Recently, I boarded the HSR on a regular Friday morning, I sat down, called my mom, and braced myself for my daily hour commute.

When the bus gets packed, priority seating is given to parents with strollers, people with disabilities and if your mother taught you as mine did, senior citizens. So, when an elderly woman in a hijab got on with a walker, I offered her my seat and assisted her in moving her walker aside. That was my first mistake.

While still on the phone reassuring my mom that I was okay to take the bus without my brother and that Google maps had my back, I started to feel a nudge against my shoulder from an older woman, yelling back to her friend – Suzy – behind her.

It took me a bit to realize that what sounded like one of the many American rally videos on white supremacy, was actually a reality. “These damn Muslims thinking they can take my seat,” the nudging woman said to her friend, though she was clearly talking about me. She brandished her cane at me and screamed towards her friend: “I’ll whack her head off with my cane if she ever tries to get in my way… this is my country! Send them back to where they came from!” I later learned that this old lady’s name was Adeline from her friend Suzy, who was encouraging her.

At this point, I had gotten off the phone with my mom and stood between these two women. I said nothing. I did nothing. I simply stood there, being nudged.

Though we all reside in Canada, not all of us call this country our home. I do. My siblings do. But this is not the case for everyone, and we must consciously avoid opposing assumptions.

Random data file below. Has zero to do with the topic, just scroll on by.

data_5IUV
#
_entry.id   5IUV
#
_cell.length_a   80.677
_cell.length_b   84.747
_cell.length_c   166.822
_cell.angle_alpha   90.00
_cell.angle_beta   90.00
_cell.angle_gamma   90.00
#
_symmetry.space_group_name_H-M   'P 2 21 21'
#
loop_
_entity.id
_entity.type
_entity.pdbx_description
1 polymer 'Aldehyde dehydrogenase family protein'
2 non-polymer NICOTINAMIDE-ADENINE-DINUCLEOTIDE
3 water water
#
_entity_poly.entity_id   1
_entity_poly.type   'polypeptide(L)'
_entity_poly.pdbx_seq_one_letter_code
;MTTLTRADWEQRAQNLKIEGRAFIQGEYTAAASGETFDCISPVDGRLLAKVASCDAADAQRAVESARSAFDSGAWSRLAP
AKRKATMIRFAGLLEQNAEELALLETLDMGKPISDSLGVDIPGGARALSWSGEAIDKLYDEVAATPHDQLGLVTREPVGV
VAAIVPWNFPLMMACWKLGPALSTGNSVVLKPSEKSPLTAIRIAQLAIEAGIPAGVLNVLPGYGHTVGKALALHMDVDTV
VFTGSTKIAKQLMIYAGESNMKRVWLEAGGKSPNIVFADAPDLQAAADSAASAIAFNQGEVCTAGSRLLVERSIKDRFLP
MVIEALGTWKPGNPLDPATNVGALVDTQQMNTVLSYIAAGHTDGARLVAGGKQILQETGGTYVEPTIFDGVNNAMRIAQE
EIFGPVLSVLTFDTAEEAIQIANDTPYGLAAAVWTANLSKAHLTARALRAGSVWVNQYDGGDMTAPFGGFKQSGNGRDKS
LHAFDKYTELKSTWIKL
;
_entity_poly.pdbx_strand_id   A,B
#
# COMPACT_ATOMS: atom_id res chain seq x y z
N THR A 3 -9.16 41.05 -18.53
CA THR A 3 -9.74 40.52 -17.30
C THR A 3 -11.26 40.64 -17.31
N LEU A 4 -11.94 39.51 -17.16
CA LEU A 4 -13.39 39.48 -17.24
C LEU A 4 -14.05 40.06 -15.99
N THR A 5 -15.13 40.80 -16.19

On this extremely packed bus, no one seemed to notice what had just happened until my head hit one of the poles and my bag hit the ground.

The operator abruptly slammed the brakes on the bus and came to intervene. Thankful, I stood and looked at him with hope. The operator rushed to the woman and in an barely audible whisper, he said “You better stop what you’re doing otherwise you’re going to get us both in trouble,” walked the woman back to her seat and went back to the wheel. I stood there in astonishment, silent and invisible.

As a new hijabi who has been a Canadian citizen since I was six years old, and a Hamilton resident since I was two, this experience was a shock to me. Though experiencing discrimination was not something new to me, this experience was the only one to bring me tears. Not because I was aggressively pushed on an operating bus, but because I knew that if it wasn’t me, it might have been the elderly woman with the walker.

Though we all reside in Canada, not all of us call this country our home. I do. My siblings do. But this is not the case for everyone, and we must consciously avoid opposing assumptions.

With over 100 different languages, cultures and faiths shared by over 200,000 Canadian immigrants, culturally identifying an individual can be a challenge.

Canada is reputably a country that takes pride in being progressively multicultural and diverse. As students who attend institutions that welcome students internationally to share in our university experiences, it is important to respect understand the backgrounds we each come from.

We are all immigrants. Whether we were born and raised here, or moved here with our parents, or are on a student visa, we each come from different cultural backgrounds that are attached to cultural stereotypes and generalizations. But just like all diverse groups, whether it be gender, race, religion, ethnicity or culture, we all reserve the right to define ourselves the way we choose to. We should all respect each other’s individual backgrounds, and understand that though someone may look like a foreigner, does not mean that they are.

I am clearly Muslim, but when it comes to my race, culture and ethnicity, some may consciously see my physical identity and subconsciously assume my story. But if I have the right to determine my own gender, I should have the right to tell my own story. I should not be left in silence.

As a visible hijab-wearing Muslim, my identity remains what I choose it to be. I am Canadian, and I am Muslim, not one or the other.

In my “back of the bus” experience, I was invisible. And no one should ever have their individual stories silenced by presumption. After all, you know what they say about those who assume.

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